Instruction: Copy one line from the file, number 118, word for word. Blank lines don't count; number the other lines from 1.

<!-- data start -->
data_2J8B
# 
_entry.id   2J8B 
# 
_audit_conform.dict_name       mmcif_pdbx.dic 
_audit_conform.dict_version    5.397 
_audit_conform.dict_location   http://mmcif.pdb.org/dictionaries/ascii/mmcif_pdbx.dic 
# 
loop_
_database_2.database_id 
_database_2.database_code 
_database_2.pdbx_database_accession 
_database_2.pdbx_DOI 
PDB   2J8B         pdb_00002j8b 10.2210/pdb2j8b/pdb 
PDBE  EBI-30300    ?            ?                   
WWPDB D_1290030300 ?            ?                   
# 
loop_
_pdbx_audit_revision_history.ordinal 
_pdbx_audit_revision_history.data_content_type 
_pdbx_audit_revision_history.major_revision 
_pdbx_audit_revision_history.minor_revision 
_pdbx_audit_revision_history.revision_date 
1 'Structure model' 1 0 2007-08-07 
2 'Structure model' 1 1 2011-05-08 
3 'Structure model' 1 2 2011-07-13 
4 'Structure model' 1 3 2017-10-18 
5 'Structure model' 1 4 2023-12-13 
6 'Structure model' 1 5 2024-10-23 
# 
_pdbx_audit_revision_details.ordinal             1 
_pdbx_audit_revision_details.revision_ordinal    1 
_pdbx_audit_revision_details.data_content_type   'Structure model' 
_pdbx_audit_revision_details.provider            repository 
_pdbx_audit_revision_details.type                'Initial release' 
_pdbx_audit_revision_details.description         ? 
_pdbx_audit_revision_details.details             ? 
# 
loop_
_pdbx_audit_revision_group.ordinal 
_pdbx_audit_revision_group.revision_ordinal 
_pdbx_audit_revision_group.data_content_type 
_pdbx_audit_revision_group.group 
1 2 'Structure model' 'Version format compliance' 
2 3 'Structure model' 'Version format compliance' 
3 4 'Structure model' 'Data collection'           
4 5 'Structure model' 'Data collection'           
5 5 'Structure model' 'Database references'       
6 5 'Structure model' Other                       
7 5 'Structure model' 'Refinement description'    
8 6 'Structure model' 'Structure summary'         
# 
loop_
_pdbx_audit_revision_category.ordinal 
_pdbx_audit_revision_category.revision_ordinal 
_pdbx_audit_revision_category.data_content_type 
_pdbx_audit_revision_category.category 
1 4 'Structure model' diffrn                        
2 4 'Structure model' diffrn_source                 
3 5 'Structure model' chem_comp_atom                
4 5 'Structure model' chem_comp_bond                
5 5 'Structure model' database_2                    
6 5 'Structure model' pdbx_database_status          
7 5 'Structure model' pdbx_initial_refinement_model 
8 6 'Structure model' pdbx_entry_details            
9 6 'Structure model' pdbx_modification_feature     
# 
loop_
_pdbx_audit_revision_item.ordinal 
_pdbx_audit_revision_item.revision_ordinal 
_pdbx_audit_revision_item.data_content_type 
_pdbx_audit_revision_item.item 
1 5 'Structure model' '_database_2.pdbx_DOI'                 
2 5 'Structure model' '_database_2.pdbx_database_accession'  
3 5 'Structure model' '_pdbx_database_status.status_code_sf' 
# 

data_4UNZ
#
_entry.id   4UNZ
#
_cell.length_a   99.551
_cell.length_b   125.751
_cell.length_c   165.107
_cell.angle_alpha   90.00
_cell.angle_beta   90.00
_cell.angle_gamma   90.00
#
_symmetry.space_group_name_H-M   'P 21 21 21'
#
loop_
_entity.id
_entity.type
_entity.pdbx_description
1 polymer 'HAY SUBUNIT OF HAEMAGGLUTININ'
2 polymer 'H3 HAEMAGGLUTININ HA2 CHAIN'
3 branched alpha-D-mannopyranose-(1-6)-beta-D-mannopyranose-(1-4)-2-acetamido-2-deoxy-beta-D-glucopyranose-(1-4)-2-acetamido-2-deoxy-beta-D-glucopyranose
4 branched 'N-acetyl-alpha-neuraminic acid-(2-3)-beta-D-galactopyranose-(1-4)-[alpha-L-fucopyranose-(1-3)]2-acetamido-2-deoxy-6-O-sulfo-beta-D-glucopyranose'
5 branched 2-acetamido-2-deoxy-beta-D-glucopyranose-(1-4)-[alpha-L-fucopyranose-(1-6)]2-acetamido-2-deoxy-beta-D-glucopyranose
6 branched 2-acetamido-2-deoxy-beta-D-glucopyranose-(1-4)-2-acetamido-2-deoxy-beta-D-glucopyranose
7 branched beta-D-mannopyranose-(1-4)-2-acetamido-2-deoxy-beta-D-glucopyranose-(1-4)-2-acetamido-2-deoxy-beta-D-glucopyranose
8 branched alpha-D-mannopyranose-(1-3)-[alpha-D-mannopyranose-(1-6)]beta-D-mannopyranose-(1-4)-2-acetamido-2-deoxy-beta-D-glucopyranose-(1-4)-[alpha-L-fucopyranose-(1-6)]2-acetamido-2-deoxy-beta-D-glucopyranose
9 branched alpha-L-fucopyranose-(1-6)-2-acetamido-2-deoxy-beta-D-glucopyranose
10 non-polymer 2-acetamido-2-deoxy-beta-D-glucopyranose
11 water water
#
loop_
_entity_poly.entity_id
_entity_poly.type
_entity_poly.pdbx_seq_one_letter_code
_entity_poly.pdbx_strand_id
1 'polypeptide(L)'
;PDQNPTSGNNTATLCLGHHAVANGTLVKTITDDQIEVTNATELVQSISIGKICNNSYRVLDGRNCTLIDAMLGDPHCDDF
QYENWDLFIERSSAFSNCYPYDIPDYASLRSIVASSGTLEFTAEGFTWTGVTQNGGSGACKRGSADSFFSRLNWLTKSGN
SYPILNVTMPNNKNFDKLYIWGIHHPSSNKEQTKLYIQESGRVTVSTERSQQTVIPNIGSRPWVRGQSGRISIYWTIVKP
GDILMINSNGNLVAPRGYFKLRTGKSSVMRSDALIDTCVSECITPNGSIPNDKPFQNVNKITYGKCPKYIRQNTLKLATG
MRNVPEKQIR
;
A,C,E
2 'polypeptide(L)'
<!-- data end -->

A,C,E